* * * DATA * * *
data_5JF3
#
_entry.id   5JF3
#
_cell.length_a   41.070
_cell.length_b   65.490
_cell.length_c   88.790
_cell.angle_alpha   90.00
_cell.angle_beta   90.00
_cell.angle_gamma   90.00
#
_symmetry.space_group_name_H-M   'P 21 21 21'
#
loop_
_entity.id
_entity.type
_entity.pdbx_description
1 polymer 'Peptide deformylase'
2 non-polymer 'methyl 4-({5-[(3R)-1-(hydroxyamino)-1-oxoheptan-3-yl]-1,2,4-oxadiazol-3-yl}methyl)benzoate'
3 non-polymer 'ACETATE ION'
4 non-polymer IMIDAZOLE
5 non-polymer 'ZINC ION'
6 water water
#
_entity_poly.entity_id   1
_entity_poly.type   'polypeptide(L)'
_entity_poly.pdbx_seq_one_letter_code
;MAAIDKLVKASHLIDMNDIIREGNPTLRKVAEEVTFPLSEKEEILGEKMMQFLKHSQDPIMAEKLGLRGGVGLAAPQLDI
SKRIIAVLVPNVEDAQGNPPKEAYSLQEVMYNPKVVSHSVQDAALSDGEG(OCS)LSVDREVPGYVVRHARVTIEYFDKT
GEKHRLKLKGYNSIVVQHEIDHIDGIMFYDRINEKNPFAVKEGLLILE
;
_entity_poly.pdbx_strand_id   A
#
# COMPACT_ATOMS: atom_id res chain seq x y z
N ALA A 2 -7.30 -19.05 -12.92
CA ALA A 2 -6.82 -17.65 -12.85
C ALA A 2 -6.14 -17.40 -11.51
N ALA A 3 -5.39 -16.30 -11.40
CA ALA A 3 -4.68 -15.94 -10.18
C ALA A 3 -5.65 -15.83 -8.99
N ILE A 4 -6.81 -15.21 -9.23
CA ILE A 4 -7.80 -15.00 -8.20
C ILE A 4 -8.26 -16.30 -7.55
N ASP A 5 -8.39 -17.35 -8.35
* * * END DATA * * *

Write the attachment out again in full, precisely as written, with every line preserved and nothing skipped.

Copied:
data_5JF3
#
_entry.id   5JF3
#
_cell.length_a   41.070
_cell.length_b   65.490
_cell.length_c   88.790
_cell.angle_alpha   90.00
_cell.angle_beta   90.00
_cell.angle_gamma   90.00
#
_symmetry.space_group_name_H-M   'P 21 21 21'
#
loop_
_entity.id
_entity.type
_entity.pdbx_description
1 polymer 'Peptide deformylase'
2 non-polymer 'methyl 4-({5-[(3R)-1-(hydroxyamino)-1-oxoheptan-3-yl]-1,2,4-oxadiazol-3-yl}methyl)benzoate'
3 non-polymer 'ACETATE ION'
4 non-polymer IMIDAZOLE
5 non-polymer 'ZINC ION'
6 water water
#
_entity_poly.entity_id   1
_entity_poly.type   'polypeptide(L)'
_entity_poly.pdbx_seq_one_letter_code
;MAAIDKLVKASHLIDMNDIIREGNPTLRKVAEEVTFPLSEKEEILGEKMMQFLKHSQDPIMAEKLGLRGGVGLAAPQLDI
SKRIIAVLVPNVEDAQGNPPKEAYSLQEVMYNPKVVSHSVQDAALSDGEG(OCS)LSVDREVPGYVVRHARVTIEYFDKT
GEKHRLKLKGYNSIVVQHEIDHIDGIMFYDRINEKNPFAVKEGLLILE
;
_entity_poly.pdbx_strand_id   A
#
# COMPACT_ATOMS: atom_id res chain seq x y z
N ALA A 2 -7.30 -19.05 -12.92
CA ALA A 2 -6.82 -17.65 -12.85
C ALA A 2 -6.14 -17.40 -11.51
N ALA A 3 -5.39 -16.30 -11.40
CA ALA A 3 -4.68 -15.94 -10.18
C ALA A 3 -5.65 -15.83 -8.99
N ILE A 4 -6.81 -15.21 -9.23
CA ILE A 4 -7.80 -15.00 -8.20
C ILE A 4 -8.26 -16.30 -7.55
N ASP A 5 -8.39 -17.35 -8.35